Journal of Sustainable Development Law and Policy (The)

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Constitutional immunity clause and the fight against corruption in Nigeria

Sesan Fabamise


One of the most pressing debates in Nigeria today is on the continued retention, or removal, of the immunity clause enshrined in section 308 of the 1999 Constitution of the Federal Republic of Nigeria. Some scholars canvass for the removal of the immunity clause because its retention, they argue, appears ironic in view of the stance of the government to rid governance of corrupt practices, including misappropriation of public funds. Others have called for its retention while another set of scholars further ask that it be extended to the leadership of the National Assembly and the States Houses of Assembly. This latter group has said that the Senate President, the Deputy Senate President, the Speaker of the House of Representatives and the Deputy Speaker as well as the Speakers of the States Houses of Assembly and their Deputies should be granted immunity under the Constitution. This article discusses the immunity clause and its sphere, extent and limits as it relates to the officers protected, the arguments for and against its retention in the Constitution, as well as state practices in other jurisdictions.It concludes that it is expedient to retain the clause, but the call in some quarters to expand it to cover the leadership of the National Assembly and States Houses of Assembly is not viable.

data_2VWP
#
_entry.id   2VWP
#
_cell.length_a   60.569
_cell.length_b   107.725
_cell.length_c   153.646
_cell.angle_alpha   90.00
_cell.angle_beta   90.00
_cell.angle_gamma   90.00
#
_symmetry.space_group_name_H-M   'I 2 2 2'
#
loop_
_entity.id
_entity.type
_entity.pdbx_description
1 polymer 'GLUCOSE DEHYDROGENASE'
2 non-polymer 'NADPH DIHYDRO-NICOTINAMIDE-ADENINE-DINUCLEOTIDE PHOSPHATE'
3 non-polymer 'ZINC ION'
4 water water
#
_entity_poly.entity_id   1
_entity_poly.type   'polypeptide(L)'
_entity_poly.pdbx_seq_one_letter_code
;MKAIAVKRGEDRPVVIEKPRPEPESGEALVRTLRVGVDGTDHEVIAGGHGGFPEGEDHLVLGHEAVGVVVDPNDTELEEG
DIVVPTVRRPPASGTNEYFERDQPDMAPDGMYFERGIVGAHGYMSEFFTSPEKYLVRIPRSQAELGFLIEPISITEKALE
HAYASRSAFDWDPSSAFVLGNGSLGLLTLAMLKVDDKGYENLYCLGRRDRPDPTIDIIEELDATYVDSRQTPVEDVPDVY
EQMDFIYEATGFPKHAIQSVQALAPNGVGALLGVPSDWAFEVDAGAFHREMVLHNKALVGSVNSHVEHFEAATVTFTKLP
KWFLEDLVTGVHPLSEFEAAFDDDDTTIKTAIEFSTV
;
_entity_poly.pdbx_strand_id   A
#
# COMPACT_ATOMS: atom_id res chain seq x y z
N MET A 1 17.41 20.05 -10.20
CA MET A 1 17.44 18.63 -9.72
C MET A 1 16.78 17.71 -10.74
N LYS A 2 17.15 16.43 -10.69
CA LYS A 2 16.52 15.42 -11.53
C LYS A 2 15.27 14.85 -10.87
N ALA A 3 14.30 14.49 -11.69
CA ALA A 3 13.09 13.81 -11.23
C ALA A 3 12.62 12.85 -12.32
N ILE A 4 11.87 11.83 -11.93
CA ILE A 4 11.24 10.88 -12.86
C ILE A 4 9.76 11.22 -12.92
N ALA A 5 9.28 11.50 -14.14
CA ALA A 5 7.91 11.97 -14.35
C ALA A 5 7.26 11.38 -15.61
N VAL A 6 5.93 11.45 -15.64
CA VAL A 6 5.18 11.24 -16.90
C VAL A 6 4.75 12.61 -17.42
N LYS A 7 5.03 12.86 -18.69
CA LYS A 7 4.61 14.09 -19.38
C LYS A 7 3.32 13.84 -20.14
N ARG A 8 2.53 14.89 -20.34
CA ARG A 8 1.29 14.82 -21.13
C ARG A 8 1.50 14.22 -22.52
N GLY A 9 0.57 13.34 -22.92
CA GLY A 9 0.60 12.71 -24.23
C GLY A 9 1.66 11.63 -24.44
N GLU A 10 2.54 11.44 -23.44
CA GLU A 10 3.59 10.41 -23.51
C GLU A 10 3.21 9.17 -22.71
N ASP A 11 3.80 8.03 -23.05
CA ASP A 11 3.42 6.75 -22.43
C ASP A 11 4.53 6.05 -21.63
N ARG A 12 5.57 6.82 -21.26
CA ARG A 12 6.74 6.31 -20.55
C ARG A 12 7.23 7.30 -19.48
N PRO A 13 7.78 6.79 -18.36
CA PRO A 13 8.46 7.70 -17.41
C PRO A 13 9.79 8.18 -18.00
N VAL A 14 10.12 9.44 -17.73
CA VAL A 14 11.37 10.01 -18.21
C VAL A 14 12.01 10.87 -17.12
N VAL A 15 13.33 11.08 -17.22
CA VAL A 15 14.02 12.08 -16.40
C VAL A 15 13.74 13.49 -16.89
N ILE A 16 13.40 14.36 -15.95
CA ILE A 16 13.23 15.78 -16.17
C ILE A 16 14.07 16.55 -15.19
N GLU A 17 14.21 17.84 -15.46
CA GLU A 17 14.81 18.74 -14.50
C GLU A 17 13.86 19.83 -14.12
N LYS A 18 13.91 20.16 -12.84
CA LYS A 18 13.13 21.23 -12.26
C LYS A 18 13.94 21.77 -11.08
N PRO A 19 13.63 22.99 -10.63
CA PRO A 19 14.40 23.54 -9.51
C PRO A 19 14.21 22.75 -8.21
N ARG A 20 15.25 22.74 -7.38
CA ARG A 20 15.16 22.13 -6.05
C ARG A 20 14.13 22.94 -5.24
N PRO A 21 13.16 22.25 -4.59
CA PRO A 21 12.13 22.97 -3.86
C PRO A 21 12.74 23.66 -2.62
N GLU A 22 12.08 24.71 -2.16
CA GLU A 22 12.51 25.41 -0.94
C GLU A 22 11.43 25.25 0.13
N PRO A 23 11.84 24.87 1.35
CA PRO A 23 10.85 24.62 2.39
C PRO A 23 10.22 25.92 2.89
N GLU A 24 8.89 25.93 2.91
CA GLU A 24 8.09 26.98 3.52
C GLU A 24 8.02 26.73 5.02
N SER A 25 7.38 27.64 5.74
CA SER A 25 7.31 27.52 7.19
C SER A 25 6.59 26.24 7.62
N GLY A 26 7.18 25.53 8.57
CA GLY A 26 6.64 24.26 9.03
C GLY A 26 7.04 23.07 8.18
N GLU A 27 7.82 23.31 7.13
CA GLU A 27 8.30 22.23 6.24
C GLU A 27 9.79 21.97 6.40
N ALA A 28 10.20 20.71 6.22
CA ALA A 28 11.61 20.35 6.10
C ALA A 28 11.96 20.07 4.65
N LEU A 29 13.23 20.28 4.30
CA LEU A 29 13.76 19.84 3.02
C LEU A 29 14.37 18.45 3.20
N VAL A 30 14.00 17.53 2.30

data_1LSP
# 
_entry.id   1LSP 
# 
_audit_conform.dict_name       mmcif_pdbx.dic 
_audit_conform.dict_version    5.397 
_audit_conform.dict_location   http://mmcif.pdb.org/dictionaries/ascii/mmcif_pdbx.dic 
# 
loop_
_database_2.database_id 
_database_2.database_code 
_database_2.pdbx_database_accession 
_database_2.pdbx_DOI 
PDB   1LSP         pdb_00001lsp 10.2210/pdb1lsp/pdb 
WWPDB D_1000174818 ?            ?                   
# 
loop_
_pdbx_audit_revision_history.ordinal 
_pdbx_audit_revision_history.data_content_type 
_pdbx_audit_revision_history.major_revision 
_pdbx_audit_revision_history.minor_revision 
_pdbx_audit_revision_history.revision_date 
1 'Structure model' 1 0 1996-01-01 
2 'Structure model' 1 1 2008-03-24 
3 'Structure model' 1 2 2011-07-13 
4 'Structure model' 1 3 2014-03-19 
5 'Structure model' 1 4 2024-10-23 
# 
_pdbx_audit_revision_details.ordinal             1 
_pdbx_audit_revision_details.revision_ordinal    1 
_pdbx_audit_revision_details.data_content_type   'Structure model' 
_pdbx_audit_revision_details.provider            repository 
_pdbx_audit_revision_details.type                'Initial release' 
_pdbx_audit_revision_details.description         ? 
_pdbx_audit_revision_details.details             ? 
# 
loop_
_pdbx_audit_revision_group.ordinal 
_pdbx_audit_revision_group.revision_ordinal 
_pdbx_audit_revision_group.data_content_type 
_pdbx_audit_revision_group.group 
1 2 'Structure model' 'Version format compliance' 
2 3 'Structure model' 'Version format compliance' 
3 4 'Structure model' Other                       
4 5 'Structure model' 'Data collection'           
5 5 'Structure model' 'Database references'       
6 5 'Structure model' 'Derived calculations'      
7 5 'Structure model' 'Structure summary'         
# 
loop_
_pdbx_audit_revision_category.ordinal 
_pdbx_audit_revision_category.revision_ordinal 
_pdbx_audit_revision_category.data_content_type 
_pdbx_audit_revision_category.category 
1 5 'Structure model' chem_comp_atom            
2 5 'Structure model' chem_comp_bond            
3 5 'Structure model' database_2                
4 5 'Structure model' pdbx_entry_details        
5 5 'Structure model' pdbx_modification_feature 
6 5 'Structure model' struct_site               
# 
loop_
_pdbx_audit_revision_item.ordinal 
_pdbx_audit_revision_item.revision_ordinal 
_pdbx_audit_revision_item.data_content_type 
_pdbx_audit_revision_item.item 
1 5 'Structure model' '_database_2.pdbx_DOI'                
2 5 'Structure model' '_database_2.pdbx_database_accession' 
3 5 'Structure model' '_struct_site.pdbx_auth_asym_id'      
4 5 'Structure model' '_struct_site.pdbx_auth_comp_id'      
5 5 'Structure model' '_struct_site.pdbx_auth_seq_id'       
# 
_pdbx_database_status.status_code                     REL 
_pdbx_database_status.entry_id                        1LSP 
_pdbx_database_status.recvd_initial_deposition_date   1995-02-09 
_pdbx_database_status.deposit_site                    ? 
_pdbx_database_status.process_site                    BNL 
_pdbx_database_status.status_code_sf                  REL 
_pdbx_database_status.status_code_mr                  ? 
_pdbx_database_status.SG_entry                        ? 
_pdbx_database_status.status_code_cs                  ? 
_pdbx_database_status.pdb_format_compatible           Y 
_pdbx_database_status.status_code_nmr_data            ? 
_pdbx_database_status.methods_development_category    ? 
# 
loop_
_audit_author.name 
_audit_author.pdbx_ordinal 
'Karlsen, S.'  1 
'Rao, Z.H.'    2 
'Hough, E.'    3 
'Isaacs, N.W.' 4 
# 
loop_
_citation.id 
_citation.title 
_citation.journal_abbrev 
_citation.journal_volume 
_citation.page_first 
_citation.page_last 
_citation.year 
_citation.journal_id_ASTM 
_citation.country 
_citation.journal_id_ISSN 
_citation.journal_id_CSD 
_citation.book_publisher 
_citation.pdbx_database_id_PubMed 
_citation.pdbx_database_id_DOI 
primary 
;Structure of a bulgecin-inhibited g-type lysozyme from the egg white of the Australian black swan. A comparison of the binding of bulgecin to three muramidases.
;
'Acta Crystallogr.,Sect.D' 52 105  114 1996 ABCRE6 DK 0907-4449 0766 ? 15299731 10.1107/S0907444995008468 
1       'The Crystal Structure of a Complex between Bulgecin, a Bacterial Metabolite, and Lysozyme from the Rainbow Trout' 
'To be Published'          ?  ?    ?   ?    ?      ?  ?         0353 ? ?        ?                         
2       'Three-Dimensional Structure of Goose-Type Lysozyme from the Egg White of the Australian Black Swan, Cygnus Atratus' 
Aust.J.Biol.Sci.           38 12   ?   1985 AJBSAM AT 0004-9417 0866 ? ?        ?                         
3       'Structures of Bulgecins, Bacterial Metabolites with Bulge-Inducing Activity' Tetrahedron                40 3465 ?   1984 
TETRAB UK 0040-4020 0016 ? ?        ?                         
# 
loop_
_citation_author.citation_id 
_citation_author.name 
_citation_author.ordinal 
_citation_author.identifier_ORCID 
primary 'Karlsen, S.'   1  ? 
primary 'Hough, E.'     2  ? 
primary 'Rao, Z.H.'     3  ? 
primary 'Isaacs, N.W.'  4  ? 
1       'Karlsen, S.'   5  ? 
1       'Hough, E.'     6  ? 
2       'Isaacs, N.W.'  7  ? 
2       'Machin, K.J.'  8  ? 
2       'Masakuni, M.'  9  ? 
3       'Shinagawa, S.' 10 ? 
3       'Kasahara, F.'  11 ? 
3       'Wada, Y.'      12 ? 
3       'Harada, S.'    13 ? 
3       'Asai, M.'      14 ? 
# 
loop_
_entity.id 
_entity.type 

Keywords: Corruption, immunity, Constitution, sustainable development.

AJOL African Journals Online